SmartMoney Blogs

A blog about living in and planning for retirement

New Annuity Options in 401(k)s

Don’t be surprised if annuities start popping up in your 401(k) plan.

Last week, the U.S. Treasury Department proposed regulations designed to make it easier for 401(k) and other defined contribution plans to offer annuities to employees, saying such a move would improve the financial security of millions of Americans who are saving for retirement.

One Treasury proposal would make it easier for 401(k)-type plans to offer so-called longevity annuities. By delaying income payments until later in life—for example, age 80 or 85—these can offer a relatively low-cost way to purchase a guaranteed income stream at age 60 or 65. The proposal would give these annuities “special relief” from Internal Revenue Service rules that require those in 401(k)-type defined-contribution plans to start taking taxable withdrawals at age 70½. To qualify for special relief, the policy has to meet certain conditions, including costing no more than 25% of the account balance and beginning an income stream by age 85.

Treasury also cleared up uncertainty about when a spouse has to give consent for a 401(k) owner to purchase a deferred annuity. (Deferred annuities issue payments in the future.) The new ruling applies to those who elect a “single life” annuity–or one with payments that end when the purchaser dies, rather than continuing for his or her spouse’s lifetime, as well. Under the new rule, an employee who purchases a single life annuity in a 401(k) plan must get his or her spouse’s written consent at the time when the annuity begins, rather than upon purchase. Since many 401(k) plans allow employees to purchase annuities over time, this removes a potential procedural hassle.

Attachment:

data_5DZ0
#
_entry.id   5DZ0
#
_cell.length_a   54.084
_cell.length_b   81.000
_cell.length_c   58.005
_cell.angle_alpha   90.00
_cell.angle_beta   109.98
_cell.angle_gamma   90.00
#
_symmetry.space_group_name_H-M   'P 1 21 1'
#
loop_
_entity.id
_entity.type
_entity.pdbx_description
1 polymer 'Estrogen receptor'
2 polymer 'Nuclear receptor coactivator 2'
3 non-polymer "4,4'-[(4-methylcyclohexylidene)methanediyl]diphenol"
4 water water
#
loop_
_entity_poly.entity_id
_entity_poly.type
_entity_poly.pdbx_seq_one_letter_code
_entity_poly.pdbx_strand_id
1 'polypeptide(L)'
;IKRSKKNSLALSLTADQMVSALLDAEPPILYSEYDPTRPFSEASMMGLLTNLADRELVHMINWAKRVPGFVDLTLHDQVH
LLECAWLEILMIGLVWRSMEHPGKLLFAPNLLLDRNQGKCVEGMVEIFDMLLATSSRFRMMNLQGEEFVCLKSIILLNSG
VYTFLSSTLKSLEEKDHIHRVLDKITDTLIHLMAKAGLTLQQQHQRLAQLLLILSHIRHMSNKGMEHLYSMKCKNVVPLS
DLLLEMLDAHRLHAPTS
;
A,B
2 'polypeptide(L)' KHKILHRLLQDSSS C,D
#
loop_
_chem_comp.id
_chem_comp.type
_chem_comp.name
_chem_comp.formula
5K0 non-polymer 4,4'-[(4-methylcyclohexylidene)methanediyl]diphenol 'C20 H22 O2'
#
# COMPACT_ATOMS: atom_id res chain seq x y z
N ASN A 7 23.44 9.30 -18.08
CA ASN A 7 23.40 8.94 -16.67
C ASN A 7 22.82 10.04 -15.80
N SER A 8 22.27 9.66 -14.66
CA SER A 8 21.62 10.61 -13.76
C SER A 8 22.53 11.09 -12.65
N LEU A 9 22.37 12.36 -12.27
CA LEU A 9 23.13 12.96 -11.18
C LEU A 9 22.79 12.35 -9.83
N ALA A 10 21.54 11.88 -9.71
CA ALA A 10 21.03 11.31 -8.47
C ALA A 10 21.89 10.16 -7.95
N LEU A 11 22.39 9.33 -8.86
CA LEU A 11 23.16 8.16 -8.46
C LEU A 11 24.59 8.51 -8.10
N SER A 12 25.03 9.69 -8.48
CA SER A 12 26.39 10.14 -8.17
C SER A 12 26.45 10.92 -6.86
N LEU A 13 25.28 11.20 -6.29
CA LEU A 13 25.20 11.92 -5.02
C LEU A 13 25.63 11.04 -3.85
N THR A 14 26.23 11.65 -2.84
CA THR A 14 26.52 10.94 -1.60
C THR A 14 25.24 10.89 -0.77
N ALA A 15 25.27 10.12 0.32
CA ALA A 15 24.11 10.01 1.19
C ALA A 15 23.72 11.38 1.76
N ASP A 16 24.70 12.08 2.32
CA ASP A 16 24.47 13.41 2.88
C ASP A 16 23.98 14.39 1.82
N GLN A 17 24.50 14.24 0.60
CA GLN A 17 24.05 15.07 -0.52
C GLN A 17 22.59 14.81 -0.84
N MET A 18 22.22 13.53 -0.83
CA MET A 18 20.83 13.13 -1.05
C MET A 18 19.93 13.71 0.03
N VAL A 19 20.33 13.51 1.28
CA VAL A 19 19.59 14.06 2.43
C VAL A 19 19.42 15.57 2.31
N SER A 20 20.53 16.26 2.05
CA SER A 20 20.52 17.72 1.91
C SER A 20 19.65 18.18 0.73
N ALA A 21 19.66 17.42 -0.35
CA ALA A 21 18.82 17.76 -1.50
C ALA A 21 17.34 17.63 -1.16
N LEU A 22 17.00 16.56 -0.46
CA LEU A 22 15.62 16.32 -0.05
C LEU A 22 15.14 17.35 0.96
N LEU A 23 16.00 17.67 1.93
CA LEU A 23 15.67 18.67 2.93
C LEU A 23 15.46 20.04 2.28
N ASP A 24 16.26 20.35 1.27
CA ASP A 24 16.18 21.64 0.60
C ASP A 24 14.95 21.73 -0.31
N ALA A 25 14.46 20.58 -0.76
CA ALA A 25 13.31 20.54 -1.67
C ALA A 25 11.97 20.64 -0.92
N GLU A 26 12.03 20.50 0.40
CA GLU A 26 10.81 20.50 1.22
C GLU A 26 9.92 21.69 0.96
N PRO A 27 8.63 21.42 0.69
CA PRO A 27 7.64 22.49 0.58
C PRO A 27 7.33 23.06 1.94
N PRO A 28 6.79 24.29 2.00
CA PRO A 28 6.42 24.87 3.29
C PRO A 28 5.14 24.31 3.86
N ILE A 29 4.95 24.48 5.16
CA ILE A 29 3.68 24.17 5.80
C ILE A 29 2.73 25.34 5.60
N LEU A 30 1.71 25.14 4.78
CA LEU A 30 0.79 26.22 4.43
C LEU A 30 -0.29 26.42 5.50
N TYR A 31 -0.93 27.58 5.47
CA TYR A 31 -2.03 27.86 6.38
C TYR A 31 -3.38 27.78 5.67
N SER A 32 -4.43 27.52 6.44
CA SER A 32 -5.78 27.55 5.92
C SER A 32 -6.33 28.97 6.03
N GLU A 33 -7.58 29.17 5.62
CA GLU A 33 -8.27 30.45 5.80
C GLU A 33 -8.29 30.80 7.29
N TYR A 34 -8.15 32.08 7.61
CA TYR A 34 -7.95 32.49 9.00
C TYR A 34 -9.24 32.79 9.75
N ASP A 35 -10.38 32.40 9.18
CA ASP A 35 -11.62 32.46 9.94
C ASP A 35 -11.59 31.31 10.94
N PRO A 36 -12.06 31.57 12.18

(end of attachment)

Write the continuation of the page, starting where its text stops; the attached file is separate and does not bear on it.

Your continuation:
Already, a number of financial services companies have been experimenting with adding annuities to 401(k) plans.

Amid concerns that workers will run out of money during retirement, firms including BlackRock Inc., Prudential Financial Inc. and UBS AG are adding insurance-based annuities, which generate steady, guaranteed payouts, to the target-date mutual funds that have become so popular in recent years.


We welcome thoughtful comments from readers. Please comply with our guidelines. Our blogs do not require the use of your real name.

Comments (0)

    • Be the first to leave a comment on this blog.

About Encore

  • Encore examines the changing nature of retirement, from new rules and guidelines for financial security to the shifting identities and priorities of today’s retirees. The blog also explores news that affects retirement, from the Wall Street Journal Digital Network and around the web. Lead bloggers are reporter Catey Hill and senior editor Jeremy Olshan. Other contributors include The Wall Street Journal’s retirement columnists Glenn Ruffenach and Anne Tergesen; the Director for the Center for Retirement Research at Boston College, Alicia Munnell; and the Director of Research for Pinnacle Advisory Group, Michael Kitces, CFP.